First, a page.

On Marble Street in Ephesus, a footprint was carved to show the way to the brothel. This footprint and the sign near the middle of the street towards the Great Theater, direct the way to the brothel. The brothle is at the end of the Marble Street on the left. It dates from the 4th century AD careful health control dominated the brothel, even more than in today's brothls. The men coming to the house, first washed and cleaned their hands and feet before entering a large salon through a hallway. This house, which had every kind of facility for cleanliness, was dedicated to Venus, therefore, statuettes of Venus (Aphrodite) used to stand in the salon, the inside of which was covered with marble.
At the upper part was the bath of skolasticia, which formed a salon and had central heating, is destroyed. There is a swimming pool, a cold bath (frigidarium) and a dressing room (apodyterium), a warm bath (tepidarium), a hot bath (caldarium). Although the first building of this bath, which had three floors, belonged to the 2nd century, a woman named Skolasticia adapted it into the present condition, making it available to hundreds of people in the 4th century. There were not only public rooms, but also private rooms. Those who wished could stay here for many days. The furnace and the large boiler of the heating system which provided heat and hot water for the salon, the rooms, and for a very large bath, were on the first floor. Only a massive arch of the third floor is left.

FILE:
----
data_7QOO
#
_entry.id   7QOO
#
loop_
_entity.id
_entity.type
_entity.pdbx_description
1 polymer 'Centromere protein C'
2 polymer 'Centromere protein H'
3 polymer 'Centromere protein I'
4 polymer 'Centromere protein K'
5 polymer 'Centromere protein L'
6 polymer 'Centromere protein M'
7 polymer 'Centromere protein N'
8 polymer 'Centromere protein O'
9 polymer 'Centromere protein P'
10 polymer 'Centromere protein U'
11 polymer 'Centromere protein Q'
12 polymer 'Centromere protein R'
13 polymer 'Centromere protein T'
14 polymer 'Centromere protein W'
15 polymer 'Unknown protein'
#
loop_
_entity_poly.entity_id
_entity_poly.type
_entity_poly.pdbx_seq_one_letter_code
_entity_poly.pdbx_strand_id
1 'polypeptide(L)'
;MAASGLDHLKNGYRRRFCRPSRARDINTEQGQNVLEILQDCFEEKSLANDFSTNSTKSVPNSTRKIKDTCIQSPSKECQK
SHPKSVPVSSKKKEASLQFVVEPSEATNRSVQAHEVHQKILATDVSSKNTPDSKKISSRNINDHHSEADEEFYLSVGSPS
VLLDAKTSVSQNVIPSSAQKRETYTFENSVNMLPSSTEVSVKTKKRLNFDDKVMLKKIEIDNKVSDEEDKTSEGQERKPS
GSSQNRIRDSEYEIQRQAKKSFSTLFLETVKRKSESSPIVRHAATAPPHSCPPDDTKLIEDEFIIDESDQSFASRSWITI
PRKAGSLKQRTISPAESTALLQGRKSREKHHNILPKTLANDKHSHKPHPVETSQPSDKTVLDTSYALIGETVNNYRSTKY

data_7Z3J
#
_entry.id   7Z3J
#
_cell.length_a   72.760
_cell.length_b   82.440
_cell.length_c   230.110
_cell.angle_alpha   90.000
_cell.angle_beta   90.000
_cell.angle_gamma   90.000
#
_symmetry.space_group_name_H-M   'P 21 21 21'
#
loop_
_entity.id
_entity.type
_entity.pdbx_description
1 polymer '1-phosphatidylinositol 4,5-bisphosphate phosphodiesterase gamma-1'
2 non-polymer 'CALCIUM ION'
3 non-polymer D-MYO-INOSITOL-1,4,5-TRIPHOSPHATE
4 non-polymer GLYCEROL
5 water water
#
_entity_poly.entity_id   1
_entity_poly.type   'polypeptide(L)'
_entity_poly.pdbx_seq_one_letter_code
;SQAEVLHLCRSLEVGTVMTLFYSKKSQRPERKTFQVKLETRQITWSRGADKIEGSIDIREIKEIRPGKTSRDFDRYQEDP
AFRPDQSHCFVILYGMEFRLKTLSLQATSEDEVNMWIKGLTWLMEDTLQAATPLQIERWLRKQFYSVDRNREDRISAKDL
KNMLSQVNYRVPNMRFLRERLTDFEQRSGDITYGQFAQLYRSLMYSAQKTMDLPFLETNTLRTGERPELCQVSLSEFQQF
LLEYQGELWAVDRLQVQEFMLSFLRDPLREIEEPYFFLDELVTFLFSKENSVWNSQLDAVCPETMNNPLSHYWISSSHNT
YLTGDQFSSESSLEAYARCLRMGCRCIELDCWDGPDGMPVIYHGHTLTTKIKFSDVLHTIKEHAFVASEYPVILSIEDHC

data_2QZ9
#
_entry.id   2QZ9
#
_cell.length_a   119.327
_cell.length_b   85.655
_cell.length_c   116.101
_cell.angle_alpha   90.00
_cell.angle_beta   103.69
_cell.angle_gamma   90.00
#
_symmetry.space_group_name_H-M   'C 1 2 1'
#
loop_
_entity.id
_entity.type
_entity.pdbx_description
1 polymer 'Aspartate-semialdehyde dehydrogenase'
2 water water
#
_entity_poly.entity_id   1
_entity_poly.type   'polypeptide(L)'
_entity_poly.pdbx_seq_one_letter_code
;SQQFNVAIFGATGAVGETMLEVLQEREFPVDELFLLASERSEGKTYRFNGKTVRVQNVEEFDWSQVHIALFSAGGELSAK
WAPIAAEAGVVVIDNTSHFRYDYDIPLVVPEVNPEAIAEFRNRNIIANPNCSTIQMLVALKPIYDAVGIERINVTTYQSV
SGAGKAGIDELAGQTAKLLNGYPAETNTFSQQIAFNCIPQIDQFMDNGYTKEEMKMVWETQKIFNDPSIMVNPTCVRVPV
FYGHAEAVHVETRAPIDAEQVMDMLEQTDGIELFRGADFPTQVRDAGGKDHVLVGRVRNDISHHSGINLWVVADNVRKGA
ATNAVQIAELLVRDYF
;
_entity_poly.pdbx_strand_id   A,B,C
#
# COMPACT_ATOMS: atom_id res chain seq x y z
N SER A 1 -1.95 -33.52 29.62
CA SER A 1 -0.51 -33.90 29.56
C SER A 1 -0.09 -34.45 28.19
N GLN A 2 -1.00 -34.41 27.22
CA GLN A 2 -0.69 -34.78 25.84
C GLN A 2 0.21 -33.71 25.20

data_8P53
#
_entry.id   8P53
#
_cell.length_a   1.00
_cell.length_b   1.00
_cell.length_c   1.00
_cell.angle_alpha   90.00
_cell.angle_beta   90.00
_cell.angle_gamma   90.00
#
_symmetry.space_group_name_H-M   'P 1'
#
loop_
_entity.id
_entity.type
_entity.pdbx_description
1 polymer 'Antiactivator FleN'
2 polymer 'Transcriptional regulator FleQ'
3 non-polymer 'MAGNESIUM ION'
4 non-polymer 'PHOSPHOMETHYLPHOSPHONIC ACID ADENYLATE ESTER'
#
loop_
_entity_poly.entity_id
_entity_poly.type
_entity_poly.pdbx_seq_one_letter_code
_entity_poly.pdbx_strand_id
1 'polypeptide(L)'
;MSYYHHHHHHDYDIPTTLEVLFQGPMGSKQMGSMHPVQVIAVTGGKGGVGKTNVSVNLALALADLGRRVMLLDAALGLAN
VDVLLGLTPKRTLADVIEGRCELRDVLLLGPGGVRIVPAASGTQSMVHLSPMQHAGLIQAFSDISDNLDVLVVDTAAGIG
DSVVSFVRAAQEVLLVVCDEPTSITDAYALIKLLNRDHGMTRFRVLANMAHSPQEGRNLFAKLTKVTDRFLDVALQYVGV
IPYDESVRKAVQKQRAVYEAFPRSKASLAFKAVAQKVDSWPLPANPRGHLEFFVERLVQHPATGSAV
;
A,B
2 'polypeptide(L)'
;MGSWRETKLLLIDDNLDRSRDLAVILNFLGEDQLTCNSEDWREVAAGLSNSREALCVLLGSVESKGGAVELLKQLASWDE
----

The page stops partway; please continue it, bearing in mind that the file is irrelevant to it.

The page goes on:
There is also the statue of Skolasticia, the statue of a woman who had the baths built in Ephesus in such a magnificent way that nobody could help admiring them. Just near this statue was the entrance gate with its five stairs to the road leading to the Great Theater.